The sensation of being self aware is one of the sensations that belongs in the set of phenomenal consciousness. In fact, it's specifically listed by Chalmers above (the sense of self). It's a feeling; something that is subjective in nature and not objectively measurable or observable. We might say that we can 'measure' it by testing an animal in front of a mirror for example. But although there are many behaviors which correlate with phenomenal experiences (such as pain in the ant), we still don't know what the experience is like by observation of behavior.

The intent here isn't to avoid neuroscience at all. In fact, by applying theories in neuroscience and other sciences, we can hopefully take this definition and determine how these experiences can come about. I don't want to get into that here, I just want to try and lay out a definition.
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Re: Definition of phenomenal consciousness

Postby wolfhnd on February 1st, 2015, 9:50 pm 

If I can bother you a bit more. I'm interested in the questions the definition raises as it seems are most people. I'm not sure why it is so interesting. If I can ask a few more silly question I ask you indulge my ignorance.

Why do we find this topic so irresistible?

Why is there no existing off the shelf definition of p consciousness?

What would it take for you to ascribe self awareness to a computer?

Can the definition be made more concise?

Isn't there always going to be an anthropomorphic component to ideas about consciousness?

I will stop asking questions and hopefully someone else will come along with some interesting comments :-)
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Re: Definition of phenomenal consciousness

Postby Dave_C on February 1st, 2015, 11:25 pm 

Hi wolfhnd,
Why irresistible? I wish my wife or daughter were more interested in it. It seems they fall asleep whenever I bring it up.

Off-the-shelf definitions: The definition is a bit too complex to put into dictionary form but I think Chalmers produces as good a definition of p-consciousness as anyone. I think the philosophers and scientists who publish on this topic are aware of the definition. What I'd like to do is present his definition as clearly and as concise as possible, so I appreciate your questions.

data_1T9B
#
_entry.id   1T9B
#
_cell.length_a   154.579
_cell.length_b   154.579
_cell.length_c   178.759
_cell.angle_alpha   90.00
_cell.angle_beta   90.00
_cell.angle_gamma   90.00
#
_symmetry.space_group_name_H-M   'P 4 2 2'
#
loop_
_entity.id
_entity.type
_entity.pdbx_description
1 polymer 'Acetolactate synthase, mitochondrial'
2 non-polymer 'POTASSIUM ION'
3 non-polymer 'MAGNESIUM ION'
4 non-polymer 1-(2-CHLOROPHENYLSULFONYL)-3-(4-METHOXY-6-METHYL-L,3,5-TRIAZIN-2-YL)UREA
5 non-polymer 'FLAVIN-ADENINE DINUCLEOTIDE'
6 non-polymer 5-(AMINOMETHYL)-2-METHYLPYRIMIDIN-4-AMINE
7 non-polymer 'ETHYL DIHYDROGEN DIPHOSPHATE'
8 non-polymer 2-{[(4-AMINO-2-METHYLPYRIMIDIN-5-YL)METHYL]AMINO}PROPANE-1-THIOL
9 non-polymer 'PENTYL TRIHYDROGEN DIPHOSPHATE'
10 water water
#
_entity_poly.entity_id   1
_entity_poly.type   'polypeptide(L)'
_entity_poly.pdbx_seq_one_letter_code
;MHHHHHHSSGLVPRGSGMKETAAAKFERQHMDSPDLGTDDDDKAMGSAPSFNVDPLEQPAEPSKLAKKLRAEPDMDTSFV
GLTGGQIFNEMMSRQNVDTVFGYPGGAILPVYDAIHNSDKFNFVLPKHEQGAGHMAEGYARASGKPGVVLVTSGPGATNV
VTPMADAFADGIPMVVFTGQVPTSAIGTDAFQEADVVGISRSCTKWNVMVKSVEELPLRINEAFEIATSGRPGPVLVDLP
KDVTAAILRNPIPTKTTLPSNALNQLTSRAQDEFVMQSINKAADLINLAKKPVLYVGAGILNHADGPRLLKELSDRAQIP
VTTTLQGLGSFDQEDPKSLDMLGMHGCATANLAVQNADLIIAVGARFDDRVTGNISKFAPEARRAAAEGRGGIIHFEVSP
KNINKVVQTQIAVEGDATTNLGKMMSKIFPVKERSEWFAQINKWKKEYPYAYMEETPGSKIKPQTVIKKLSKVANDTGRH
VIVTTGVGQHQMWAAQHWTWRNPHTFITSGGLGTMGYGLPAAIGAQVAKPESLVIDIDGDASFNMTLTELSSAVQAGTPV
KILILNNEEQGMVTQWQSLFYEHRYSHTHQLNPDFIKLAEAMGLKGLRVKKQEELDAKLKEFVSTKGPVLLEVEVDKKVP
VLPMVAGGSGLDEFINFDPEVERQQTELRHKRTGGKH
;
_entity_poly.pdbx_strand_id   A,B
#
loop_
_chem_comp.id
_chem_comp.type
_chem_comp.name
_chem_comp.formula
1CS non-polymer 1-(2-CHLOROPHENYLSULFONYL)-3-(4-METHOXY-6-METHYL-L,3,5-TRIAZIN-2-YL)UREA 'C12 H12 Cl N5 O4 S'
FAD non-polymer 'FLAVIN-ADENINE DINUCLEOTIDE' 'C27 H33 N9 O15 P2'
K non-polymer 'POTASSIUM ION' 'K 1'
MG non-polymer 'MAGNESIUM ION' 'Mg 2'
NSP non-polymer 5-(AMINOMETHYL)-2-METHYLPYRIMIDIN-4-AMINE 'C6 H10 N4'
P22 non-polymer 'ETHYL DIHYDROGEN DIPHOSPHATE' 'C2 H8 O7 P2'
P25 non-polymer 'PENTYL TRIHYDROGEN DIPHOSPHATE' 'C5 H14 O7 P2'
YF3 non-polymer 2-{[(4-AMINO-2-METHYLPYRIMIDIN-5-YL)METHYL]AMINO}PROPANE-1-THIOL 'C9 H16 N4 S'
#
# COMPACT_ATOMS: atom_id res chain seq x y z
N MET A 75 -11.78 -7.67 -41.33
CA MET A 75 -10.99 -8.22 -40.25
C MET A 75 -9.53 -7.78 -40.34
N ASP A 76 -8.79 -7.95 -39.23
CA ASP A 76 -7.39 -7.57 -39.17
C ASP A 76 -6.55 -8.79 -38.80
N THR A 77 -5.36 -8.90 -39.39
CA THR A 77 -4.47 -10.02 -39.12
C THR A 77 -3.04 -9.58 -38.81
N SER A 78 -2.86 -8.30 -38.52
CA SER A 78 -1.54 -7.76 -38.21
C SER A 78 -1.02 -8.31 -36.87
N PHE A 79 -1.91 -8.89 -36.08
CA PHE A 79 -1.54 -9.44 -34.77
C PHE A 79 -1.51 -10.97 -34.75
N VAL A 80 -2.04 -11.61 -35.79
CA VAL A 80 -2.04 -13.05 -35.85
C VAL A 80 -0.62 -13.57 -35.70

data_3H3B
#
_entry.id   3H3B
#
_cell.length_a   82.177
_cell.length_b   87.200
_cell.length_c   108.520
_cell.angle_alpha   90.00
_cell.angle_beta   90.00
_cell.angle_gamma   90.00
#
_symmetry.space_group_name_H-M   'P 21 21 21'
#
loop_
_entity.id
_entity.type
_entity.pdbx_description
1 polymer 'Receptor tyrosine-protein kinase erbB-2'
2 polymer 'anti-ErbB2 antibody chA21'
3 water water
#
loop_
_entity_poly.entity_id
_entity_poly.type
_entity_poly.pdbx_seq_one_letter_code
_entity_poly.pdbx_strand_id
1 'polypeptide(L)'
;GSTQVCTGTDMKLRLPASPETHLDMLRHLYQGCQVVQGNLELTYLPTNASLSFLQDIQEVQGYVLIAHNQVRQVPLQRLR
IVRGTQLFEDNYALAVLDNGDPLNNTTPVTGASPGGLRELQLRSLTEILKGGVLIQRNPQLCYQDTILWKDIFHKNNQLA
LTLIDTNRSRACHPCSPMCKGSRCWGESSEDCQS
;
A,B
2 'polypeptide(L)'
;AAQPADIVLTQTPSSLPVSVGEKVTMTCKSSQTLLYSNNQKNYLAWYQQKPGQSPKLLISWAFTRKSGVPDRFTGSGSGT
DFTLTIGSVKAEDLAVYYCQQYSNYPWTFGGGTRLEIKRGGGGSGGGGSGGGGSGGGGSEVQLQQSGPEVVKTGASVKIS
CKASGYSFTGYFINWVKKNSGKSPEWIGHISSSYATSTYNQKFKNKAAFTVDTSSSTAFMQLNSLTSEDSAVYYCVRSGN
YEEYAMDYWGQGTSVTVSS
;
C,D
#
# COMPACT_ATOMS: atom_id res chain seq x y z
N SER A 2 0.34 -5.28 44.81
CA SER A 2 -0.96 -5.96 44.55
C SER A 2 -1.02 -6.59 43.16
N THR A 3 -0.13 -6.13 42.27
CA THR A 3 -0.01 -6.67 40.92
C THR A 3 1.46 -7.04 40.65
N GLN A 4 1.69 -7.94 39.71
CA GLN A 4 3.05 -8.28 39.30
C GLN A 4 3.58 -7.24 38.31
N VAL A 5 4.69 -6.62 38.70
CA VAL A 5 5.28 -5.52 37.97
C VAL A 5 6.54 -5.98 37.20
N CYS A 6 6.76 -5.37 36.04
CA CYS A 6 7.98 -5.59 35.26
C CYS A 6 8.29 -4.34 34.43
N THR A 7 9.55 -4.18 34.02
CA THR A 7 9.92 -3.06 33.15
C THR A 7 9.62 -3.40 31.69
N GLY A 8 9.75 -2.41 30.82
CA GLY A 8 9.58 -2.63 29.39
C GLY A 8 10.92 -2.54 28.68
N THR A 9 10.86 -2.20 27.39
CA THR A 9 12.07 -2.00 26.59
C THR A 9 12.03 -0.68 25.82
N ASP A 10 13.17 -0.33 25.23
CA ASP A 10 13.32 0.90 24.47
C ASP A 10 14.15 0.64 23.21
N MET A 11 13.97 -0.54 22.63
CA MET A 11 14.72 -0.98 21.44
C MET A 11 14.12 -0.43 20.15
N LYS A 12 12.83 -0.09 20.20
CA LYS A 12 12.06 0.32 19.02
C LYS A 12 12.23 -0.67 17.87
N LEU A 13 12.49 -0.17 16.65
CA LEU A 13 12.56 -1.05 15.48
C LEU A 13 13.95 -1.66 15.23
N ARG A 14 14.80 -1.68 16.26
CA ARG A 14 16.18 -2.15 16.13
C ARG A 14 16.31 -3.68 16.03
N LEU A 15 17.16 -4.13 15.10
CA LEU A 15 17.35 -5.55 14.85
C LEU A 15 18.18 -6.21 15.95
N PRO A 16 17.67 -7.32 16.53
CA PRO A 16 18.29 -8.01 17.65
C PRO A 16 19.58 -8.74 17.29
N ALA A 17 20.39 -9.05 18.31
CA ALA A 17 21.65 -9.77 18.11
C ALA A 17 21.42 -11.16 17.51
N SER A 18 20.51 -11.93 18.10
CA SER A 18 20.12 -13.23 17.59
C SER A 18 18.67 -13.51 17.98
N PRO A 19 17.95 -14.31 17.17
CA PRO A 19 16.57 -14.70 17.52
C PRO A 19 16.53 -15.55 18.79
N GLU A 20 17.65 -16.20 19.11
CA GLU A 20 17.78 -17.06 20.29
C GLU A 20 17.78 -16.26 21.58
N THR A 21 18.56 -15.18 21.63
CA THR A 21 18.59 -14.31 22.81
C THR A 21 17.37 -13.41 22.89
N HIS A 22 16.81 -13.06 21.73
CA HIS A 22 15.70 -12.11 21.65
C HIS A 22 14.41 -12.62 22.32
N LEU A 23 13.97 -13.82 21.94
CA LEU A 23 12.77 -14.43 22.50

Let's talk about self awareness of computers (or phenomenal properties that we could potentially ascribe to them) in a separate thread. It's a bit beyond this one to talk about that.

I'm confused by your anthropomorphic question.
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Re: Definition of phenomenal consciousness

Postby wolfhnd on February 2nd, 2015, 1:30 am 

Here is a list of definitions that may be helpful.

of terms relating to the study of consciousness and the brain

http://www.klab.caltech.edu/koch/glossary.html

I'm not conscious of my thoughts until I translate them into language. Is that the way everybody experiences consciousness? I think I'm missing the very foundation of the concepts here? The fact of awareness by the mind of itself and the world is not what I think of as consciousness. Consciousness to me is the inner voice that reflectively guides the stream of my thoughts. While I understand it wouldn't exist in it's current form without external stimulus and the consequences of experience and memory it seems an entirely internal process. I guess I'm doing stuff when I'm asleep but I don't know what it is nor do I know what my subconscious is doing when I'm awake. If I can't experience this idea of consciousness in myself or view it in other creatures how can I know what it is? This is a really hard topic beyond any thing I have ever tried to deal with before.

Here is what neuro wrote on intelligence.

"neurons, their functional state, their connections and the efficacy of such connections are continuously modified by the information itself they are processing (i.e. by the electrical and biochemical activity induced by their processing incoming information), and that they keep re-elaborating their connectivity pattern (an internal representation of elaborated information) even in the absence of external input.
This creates a metaphysical (logic, abstract) domain of information elaboration"
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Re: Definition of phenomenal consciousness

Postby wolfhnd on February 2nd, 2015, 3:31 am 

I was so upset by this subject that while I was watching tv I decided to see if I could find a lecture.

Searching on a tv is not easy so I just watched the first one which came up.

Daniel Dennett -"A Phenomenal Confusion About Access and Consciousness"

https://www.youtube.com/watch?v=AaCedh4Dfs4

I can't say that I have a clearer understanding after watching the video but it certainly illustrates the pit falls of not carefully considering the subject. He does a really nice job of showing how sweet, cute, sexy are projected properties. How that relates to the subject at hand is still a bit fussy.

I would recommend that anyone considering this subject watch this video. Not so much for what to believe but what not to believe.
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Re: Definition of phenomenal consciousness

Postby Eclogite on February 2nd, 2015, 5:52 am 

Am I missing something? (Hint: I often am.) I fail to see how Chalmer's experiences, those that fall into the category of sensory input, can be ascribed to consciousness. We may be conscious of those inputs, but many of them are processed subconsciously, or ignored. I presume he is making a point that has gone over my head. Can you help me?
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Re: Definition of phenomenal consciousness